DETROIT—General Motors, Honda and Toyota rank highest in the 2023 North American Automotive OEM-Supplier Working Relations Index (WRI) Study conducted by Plante Moran. Ford, Nissan and Stellantis received lower grades in most categories. However, the shift to electric vehicles is creating tension throughout the entire auto industry.
The WRI measures the “total commercial relationship”, which is a function of perceived trust, timely communication, mutual profit opportunity, assistance and a reduction in friction in dealings with automakers.
The 23rd annual study shows rising tension in the auto industry over increased risk related to short-term cost recovery issues, production scheduling and supply chain disruptions as the industry transitions to electric vehicles.
These challenges are compounded by long-term strategic issues that suppliers have related to adequate insight into automakers’ EV strategy and timing so they can effectively plan for the transition in terms of capital, acquisitions and staffing investment.
With the overall industry undergoing major changes because of EVs, suppliers identified several common issues critical to OEM success:
*There can’t be a disconnect between OEM senior management’s words and front-line buyers’ actions.
*OEMs need to ensure purchasing staffs have the experience and training to understand new EV technologies, and internal relationships to engage with engineering and manufacturing as the OEMs conduct staff reductions and reorganizations.
*OEM’s product plans and technology requirements need to be articulated and communicated to suppliers so that they know where they and their products fit into long-term strategies.
*OEM decision-making locations need to be located near, and reinforce where, supplier sourcing and manufacturing occurs.
“The industry continues to face unprecedented challenges in the shift to EVs that unless effectively addressed will only get worse,” warns Dave Andrea, principal in Plante Moran's strategy and automotive and mobility consulting practice, which conducts the annual study.
“During COVID-19, a ‘war room’ approach was adopted to quickly resolve critical issues,” says Andrea. “That approach is what auto manufacturers need to maintain during the transition to EV technologies. The industry needs that level of collaboration, even without the pressure of a crisis.”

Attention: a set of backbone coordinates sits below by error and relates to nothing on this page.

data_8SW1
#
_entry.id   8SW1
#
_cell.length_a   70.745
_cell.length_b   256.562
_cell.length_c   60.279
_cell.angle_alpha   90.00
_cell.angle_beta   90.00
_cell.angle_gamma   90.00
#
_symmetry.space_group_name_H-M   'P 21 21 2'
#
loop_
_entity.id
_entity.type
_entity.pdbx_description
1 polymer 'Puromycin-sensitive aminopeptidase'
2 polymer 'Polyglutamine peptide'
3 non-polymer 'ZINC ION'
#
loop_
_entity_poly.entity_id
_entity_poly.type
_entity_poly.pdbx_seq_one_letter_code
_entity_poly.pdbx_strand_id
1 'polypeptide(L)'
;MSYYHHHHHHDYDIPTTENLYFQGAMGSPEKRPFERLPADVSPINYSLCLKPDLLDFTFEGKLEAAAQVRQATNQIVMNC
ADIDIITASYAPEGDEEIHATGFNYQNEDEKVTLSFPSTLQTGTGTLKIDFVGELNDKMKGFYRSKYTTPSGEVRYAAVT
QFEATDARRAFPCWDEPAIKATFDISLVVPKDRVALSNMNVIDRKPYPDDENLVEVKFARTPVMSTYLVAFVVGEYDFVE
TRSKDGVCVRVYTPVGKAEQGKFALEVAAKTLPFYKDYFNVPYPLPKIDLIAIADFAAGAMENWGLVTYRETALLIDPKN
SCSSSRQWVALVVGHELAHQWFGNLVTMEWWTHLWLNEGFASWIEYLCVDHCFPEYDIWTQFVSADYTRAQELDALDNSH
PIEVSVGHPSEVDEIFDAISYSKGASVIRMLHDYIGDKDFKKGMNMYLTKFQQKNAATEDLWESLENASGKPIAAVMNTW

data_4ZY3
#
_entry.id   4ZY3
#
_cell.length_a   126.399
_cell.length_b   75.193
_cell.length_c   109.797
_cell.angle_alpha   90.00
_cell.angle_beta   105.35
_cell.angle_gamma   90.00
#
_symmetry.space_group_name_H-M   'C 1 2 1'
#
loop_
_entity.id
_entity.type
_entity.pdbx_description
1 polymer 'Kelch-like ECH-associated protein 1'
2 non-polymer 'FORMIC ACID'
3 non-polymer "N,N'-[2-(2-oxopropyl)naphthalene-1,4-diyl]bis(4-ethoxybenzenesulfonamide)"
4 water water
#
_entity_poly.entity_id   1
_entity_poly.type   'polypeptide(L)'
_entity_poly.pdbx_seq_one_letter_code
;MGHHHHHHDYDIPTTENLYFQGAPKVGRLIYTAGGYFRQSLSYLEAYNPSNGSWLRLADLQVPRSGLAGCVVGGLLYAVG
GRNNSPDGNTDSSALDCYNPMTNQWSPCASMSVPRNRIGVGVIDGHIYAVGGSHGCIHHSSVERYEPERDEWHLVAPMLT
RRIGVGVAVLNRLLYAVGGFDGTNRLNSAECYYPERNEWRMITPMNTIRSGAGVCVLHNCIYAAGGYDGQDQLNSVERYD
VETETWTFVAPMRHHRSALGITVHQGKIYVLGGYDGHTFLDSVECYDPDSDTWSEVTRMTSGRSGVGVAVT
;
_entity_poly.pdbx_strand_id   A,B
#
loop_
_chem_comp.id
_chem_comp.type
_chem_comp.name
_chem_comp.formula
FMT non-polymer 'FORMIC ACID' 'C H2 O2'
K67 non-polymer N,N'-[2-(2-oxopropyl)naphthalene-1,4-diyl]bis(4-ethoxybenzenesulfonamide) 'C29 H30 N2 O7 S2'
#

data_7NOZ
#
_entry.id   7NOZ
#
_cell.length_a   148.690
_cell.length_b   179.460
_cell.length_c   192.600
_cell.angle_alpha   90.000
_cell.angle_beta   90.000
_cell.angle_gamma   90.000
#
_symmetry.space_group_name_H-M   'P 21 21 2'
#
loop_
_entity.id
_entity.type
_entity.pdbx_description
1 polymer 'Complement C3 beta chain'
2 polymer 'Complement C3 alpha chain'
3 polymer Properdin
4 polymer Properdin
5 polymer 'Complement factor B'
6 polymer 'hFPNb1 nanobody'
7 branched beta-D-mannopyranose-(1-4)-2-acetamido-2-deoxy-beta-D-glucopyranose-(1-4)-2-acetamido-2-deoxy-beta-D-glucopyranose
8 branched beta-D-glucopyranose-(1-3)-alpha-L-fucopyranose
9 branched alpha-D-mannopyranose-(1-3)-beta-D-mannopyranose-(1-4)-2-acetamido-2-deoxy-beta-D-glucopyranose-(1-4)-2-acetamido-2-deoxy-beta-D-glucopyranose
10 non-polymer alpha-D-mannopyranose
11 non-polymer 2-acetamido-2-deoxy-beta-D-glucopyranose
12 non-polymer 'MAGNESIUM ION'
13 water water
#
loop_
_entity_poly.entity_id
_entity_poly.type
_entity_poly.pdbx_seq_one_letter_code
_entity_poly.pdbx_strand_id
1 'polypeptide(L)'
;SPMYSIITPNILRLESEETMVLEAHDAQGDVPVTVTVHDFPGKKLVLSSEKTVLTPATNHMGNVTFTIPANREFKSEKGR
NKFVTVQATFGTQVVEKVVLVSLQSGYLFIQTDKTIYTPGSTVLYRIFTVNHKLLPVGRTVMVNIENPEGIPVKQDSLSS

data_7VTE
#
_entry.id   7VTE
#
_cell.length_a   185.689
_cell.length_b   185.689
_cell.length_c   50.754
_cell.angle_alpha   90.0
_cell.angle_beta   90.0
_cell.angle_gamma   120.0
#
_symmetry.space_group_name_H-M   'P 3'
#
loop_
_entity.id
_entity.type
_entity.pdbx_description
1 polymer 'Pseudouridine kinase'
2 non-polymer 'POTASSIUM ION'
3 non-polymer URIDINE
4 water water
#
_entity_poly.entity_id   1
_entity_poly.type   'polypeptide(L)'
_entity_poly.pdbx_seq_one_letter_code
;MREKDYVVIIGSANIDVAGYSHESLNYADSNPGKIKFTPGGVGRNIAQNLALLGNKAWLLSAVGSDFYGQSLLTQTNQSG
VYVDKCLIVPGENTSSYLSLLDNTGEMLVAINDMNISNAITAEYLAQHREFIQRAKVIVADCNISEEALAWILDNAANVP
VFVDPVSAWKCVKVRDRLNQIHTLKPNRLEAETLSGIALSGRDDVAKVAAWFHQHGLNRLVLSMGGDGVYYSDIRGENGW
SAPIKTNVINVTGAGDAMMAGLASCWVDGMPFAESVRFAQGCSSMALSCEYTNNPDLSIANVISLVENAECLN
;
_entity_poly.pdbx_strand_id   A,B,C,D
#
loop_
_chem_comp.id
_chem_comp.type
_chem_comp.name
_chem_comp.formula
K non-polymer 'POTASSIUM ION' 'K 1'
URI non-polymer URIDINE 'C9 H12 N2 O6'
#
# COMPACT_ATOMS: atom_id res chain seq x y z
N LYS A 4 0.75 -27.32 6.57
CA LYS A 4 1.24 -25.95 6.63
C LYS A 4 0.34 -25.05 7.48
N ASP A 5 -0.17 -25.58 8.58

According to Andrea, “purchasing effectiveness” is an important overall measure. Honda ranks No. 1, followed by GM and Toyota. Purchasing effectiveness involves timely communication, resolving issues and buyer accessibility, among other factors.
“Automakers will have to continue building on these fundamentals to survive near-term parts shortages, rising costs and high risk to truly deepen supplier relations to support their transition to electric vehicles,” claims Andrea.
“The study has shown trust and communication to be the cornerstones of good working relations, especially in the high-risk environment automakers and suppliers are now dealing with,” explains Andrea. “Billions of dollars and thousands of jobs are at stake.”
Andrea says “trust” is based on three factors: having the OEM customer set realistic expectations, delivering on commitments and sharing information on the OEM’s long-term purchasing strategy on a timely basis.
“All six of the OEMs need to improve in this important area,” says Andrea. “In the current high-risk business environment, communication is key, because the supplier CEOs must ask: ‘Who would I rather do business with? Who is my customer of choice?’
“The answer comes down to three questions: ‘Who do I trust? Where will I get the best return on investment? What is the prospect for future business?,’” adds Andrea. “So, it’s in the OEM’s best interest to maintain open and honest communication with its suppliers.”